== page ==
June 17, 2019

Mechanical Ventilation is a modality commonly used in the critically ill, but many providers, may not have a strong understanding of the basics of mechanical ventilation. Emergency Medicine and Critical Care Physicians need to have a firm grasp of the basic concepts of mechanical ventilation because without it, we can do serious harm to our patients. Airway management is not complete once the endotracheal tube is placed through the cords, and the proper selection of both the ventilator mode and initial settings is essential to ensure your patient has the best possible outcomes. You should not simply rely on the respiratory therapist to know your patients physiology. Clear communication with your therapist about the patient’s physiology and initial ventilator setting is crucial.

June 10, 2019

Airway management as the first priority has been the backbone of resuscitation for years. “Address A first, before moving to B and C,” is what we are taught and what we go on to teach successive generations of learners. For appropriately trained clinical teams, either in- or prehospital, the completion of “A” may well mean performing a rapid sequence intubation (RSI) From its inception in the 1970s, there has been continued evolution in how we approach RSI (and airway management in general) in the physiologically threatened patient – this post will focus on the trauma patient. You can revisit some really well-done blogs and podcasts over the last few years that have highlighted various approaches to prevent peri- and post-intubation problems. Like cardiac arrest.

June 6, 2019

Mechanical Ventilation is a modality commonly used in the critically ill, but many providers, may not have a strong understanding of the basics of mechanical ventilation. Emergency Medicine and Critical Care Physicians need to have a firm grasp of the basic concepts of mechanical ventilation because without it, we can do serious harm to our patients. Airway management is not complete once the endotracheal tube is placed through the cords, and the proper selection of both the ventilator mode and initial settings is essential to ensure your patient has the best possible outcomes. You should not simply rely on the respiratory therapist to know your patients physiology. Clear communication with your therapist about the patient’s physiology and initial ventilator setting is crucial.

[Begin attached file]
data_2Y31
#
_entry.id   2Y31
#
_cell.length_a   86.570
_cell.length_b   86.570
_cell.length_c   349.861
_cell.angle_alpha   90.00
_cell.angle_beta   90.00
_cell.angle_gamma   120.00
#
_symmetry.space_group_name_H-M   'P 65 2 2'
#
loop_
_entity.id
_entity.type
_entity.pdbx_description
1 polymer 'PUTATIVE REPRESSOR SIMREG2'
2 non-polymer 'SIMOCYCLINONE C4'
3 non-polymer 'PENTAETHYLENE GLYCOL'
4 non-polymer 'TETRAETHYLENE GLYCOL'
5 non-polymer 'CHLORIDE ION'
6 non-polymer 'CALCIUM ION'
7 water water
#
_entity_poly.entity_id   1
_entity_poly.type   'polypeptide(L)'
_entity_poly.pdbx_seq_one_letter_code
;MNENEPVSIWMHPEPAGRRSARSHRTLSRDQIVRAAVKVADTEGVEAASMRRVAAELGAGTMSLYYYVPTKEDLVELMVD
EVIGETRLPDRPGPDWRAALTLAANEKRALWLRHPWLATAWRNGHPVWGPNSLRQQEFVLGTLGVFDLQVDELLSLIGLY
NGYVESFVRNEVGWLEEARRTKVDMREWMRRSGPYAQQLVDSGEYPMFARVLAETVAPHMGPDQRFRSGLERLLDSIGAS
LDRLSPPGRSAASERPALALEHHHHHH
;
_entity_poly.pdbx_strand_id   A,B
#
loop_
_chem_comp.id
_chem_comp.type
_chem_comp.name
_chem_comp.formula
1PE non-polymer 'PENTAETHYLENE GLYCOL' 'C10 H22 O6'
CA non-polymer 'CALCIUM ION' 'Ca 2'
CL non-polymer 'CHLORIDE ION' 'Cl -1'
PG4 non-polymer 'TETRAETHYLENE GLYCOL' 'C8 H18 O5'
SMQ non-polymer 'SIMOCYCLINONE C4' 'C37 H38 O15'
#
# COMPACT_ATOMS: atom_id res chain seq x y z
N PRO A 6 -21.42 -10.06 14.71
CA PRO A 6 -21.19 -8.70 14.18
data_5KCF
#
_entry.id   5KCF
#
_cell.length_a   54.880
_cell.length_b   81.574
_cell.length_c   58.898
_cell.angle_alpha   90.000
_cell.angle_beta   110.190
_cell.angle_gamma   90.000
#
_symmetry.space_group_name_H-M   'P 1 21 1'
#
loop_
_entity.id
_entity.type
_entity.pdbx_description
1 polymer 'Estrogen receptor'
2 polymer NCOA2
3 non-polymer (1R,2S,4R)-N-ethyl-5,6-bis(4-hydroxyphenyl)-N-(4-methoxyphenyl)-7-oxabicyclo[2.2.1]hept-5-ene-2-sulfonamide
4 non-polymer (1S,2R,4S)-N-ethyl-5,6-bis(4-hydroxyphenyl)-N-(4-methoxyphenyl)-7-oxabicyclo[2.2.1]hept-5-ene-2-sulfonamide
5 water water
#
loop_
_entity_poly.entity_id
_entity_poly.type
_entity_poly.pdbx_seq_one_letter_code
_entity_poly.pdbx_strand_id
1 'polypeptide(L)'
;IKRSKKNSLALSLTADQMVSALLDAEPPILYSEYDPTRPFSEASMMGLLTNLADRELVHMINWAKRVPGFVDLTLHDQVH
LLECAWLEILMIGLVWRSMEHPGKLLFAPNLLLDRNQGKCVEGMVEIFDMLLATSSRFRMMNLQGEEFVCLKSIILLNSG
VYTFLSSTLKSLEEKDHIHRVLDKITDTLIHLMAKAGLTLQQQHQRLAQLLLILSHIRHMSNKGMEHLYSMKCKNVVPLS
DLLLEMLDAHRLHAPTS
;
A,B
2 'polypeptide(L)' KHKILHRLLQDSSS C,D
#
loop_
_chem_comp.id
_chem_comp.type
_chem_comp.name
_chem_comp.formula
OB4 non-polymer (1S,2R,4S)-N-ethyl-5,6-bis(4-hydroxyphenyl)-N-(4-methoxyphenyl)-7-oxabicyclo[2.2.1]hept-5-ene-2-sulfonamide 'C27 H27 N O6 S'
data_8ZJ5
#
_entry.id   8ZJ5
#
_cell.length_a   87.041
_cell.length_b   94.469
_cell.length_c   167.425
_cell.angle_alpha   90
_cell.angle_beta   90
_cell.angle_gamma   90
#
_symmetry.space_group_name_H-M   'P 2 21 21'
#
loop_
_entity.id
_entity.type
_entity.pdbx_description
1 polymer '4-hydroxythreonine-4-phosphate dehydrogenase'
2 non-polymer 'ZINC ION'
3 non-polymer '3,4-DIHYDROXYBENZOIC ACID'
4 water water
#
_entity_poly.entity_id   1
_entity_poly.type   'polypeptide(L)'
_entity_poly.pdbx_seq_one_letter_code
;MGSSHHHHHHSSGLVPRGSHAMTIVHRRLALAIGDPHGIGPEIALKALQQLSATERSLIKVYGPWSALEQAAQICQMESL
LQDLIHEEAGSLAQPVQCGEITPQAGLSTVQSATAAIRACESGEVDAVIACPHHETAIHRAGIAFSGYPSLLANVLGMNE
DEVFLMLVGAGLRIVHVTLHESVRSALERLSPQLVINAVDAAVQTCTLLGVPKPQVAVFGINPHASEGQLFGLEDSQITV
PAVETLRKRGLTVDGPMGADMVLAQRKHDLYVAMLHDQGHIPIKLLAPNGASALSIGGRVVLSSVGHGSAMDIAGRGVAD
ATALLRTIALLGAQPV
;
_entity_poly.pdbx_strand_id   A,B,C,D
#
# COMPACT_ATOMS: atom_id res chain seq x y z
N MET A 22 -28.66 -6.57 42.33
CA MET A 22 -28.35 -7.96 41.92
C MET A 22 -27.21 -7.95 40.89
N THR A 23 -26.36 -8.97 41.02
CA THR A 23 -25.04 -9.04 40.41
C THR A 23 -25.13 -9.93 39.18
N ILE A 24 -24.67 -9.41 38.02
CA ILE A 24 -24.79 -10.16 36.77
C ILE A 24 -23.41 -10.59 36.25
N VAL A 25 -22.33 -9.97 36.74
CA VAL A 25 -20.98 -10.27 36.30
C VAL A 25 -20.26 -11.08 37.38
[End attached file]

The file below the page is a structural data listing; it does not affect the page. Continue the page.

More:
May 23, 2019

Background: The clinical importance of immediate coronary angiography, with subsequent percutaneous coronary intervention (PCI) in OHCA patients without STEMI is a matter of debate.  We have already covered the COACT trial on REBEL EM, but this is a second study, the pilot phase of the DISCO trial, assessing immediate vs delayed coronary angiography in patients with OHCA and without STEMI on ECG.

May 23, 2019

Background: Predicting a challenging airway is important to assist in the most optimal approach to airway management during RSI.  Two such tools include the Mallampati and LEMON scores and were derived in the pre-operative setting. Major limitations of these scores include the requirement of patients to be awake and cooperative and they don’t incorporate physiologic factors into them. The HEAVEN criteria is a recently developed tool thought to be more relevant and feasible for emergency airway assessment.  Each letter of HEAVEN stands for the difficult airway characteristic:
  • Hypoxemia - ≤93% at the time of initial laryngoscopy
  • Extremes of size – Pediatric patient ≤8 years of age or clinical obesity
  • Anatomic challenge – any structural abnormality that is anticipated to limit laryngoscopic view
  • Vomit/blood/fluid – Clinically significant fluid noted in the pharynx or hypopharynx prior to laryngoscopy
  • Exsanguination – Suspected anemia raising concerns about limiting safe apnea times
  • Neck mobility issues – Limited cervical range of motion